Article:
Growing up in a tiny Newcastle, WY, home to about 3,000 people, I’m sensitive to the dynamics that keep rural communities alive. In my town, we had three longtime family physicians who had served the community for decades, as had their nurses. They were omnipresent, and well nthought of as community leaders. They inspired me, a kid who was definitely not related to any physicians, to go to medical school.
Today, as a palliative care physician with more than 25 years of experience practicing in Idaho, I’m well aware of the doctor shortage facing our state. During the first half of my career at the Family Medicine Residency of Idaho, where I helped new doctors find meaningful experiences in our rural training tracks, I saw firsthand the value of Idaho WWAMI.
This innovative partnership supplies our state’s physician pipeline, allowing Idaho kids to stay here for the entirety of their education. It offsets the dismal statistic that Idaho ranks 49th for physicians per capita. Operated on the University of Idaho campus in Moscow in partnership with the University of Washington School of Medicine, Idaho WWAMI allows Gem State students to become doctors here at home, for the far more affordable price of in-state tuition.
Practicing medicine in a rural state like Idaho can be isolating at times, particularly for clinicians in rural areas. The Idaho WWAMI alumni and “preceptor” network – rural clinic sites around the state that train medical students with practicing physicians as part of the curriculum – creates a sense of community and opens the lines of communication that benefit doctors and patients. It improves access to specialists, strengthens our referral network, and Idaho WWAMI students are a key part of creating this environment.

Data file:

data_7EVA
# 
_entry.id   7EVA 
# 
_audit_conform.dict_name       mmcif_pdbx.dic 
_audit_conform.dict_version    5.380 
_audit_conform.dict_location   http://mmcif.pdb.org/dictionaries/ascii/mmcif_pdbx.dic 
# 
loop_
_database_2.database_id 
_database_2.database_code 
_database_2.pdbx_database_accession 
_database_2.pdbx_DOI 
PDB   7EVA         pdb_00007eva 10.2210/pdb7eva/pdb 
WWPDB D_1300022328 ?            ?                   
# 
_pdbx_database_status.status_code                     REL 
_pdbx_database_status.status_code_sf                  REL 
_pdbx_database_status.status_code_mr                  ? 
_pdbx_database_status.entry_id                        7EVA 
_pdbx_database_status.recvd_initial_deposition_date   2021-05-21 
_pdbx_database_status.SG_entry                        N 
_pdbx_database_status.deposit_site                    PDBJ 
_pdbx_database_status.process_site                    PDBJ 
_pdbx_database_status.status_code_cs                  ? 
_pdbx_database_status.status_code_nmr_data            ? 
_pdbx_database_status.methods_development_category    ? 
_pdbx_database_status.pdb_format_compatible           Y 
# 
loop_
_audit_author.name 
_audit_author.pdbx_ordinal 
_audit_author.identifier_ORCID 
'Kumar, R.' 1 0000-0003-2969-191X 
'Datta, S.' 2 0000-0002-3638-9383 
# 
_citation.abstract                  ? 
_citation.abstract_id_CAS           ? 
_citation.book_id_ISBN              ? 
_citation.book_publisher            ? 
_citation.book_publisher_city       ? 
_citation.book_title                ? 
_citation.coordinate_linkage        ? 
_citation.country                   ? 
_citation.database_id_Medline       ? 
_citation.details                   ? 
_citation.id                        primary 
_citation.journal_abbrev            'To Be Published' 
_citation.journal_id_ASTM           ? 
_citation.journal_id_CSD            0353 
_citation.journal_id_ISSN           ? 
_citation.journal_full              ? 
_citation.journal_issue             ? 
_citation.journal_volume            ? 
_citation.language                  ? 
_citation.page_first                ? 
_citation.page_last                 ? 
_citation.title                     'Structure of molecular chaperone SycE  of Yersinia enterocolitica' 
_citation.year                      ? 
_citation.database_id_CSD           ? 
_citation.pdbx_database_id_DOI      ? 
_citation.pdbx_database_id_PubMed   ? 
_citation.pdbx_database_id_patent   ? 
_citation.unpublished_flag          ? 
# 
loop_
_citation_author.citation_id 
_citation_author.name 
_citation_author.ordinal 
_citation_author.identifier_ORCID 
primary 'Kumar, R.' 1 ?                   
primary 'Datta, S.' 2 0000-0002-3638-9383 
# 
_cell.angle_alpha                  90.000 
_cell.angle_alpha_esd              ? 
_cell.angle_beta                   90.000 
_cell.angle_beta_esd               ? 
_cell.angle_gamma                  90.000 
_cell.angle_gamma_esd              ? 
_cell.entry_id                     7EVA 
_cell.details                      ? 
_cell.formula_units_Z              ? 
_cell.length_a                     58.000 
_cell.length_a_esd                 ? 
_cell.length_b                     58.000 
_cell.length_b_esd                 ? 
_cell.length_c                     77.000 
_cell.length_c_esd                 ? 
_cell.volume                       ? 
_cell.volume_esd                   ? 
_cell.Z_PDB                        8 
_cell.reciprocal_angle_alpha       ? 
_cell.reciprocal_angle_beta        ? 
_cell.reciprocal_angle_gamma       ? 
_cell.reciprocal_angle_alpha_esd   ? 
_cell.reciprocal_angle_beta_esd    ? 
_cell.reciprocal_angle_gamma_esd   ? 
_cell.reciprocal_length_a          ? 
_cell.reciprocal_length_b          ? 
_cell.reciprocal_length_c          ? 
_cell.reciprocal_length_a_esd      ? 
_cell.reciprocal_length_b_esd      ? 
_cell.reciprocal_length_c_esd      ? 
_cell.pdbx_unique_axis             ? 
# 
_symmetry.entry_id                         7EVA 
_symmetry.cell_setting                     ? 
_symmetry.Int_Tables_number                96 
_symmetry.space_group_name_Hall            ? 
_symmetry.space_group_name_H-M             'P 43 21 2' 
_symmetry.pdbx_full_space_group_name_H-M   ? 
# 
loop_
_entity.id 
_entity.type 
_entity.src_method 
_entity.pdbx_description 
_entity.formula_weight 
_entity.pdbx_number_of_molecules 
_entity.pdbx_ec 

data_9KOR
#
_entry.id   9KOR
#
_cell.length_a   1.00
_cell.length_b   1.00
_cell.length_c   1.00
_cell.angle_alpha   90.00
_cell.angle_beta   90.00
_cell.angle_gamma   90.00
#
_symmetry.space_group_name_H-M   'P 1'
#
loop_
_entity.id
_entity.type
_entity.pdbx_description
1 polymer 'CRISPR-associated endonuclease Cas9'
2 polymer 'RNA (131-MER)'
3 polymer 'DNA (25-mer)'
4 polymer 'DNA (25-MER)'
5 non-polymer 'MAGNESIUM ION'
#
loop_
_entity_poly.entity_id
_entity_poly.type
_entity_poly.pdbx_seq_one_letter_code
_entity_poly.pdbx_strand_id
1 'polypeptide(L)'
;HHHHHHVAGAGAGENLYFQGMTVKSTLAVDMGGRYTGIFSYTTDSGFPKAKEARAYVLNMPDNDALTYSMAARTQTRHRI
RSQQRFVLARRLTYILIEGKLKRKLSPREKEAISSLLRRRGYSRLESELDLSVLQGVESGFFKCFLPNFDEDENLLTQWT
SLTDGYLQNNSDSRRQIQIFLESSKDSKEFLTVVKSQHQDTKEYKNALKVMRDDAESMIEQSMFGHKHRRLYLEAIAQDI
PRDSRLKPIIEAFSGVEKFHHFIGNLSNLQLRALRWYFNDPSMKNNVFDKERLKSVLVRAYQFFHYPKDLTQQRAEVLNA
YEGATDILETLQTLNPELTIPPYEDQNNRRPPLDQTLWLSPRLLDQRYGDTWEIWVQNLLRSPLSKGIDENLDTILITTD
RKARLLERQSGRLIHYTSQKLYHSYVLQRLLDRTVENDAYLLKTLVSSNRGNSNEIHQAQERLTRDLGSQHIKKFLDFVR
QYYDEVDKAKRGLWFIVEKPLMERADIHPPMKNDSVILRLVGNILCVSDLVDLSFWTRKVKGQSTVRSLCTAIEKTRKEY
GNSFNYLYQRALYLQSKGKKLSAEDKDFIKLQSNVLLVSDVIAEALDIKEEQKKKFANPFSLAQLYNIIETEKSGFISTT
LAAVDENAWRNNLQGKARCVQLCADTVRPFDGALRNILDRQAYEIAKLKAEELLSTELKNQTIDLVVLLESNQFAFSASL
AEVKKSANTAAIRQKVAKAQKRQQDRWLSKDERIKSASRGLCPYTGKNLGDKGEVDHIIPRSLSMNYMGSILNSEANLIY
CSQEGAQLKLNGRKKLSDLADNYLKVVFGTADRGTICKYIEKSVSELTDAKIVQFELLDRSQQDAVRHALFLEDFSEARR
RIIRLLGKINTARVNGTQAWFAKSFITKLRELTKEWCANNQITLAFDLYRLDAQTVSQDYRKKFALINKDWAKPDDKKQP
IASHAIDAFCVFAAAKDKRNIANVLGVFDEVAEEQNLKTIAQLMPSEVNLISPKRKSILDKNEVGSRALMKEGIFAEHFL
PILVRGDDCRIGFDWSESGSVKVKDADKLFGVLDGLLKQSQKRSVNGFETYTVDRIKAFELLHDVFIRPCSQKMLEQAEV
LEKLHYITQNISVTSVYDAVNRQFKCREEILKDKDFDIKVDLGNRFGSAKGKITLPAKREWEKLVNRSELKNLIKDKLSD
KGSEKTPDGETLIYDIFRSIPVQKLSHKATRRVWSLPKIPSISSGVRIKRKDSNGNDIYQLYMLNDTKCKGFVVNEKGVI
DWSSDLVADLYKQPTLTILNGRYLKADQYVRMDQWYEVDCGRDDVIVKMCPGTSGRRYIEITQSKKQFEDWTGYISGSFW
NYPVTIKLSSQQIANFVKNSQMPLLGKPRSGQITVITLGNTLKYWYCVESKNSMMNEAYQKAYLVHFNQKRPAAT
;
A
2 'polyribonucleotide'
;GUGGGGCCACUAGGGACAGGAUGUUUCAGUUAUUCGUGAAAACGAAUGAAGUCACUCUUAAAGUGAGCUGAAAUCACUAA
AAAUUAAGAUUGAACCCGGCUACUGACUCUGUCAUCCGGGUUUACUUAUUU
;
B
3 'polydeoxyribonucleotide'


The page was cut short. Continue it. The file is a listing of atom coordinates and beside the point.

For nearly 50 years, Idaho WWAMI has served the state of Idaho well. Anyone who has spent time in rural places knows the economic and social impact of having a quality hospital or clinic in town is huge. Just like towns need quality public schools to have a sustainable business and tax base, communities need quality medical care to thrive. I think about communities like McCall, Grangeville, Preston, and Orofino, all of which are stronger because of their healthcare infrastructure – of which WWAMI students are a part.
After I left FMRI to practice at St. Lukes, I joined the Idaho WWAMI admissions committee. There I’ve seen how exceptional Idaho WWAMI medical students really are. More than seeing practicing medicine as a way to earn a good living, these young future doctors view it as a calling to public service – a way to give back to the state that has offered them so much.
I’m continually impressed with Idaho WWAMI students’ empathy, and their ability to connect and communicate and investment in the community around them. This prepares them well for careers in medicine, where it’s essential to be able to work well together and relate to patients and families.
My hope is that for the next 50 years, Idaho WWAMI continues to be an affordable option for students struggling with student debt. No one should graduate medical school owing as much as though they had bought a home. I hope the State of Idaho and our legislature will continue to invest in the growth and development of Idaho’s medical school infrastructure throughout the state, including rural training sites and residency spots.
Dr. Pete Kozisek lives in Boise and is a member of Idaho WWAMI’s advisory board.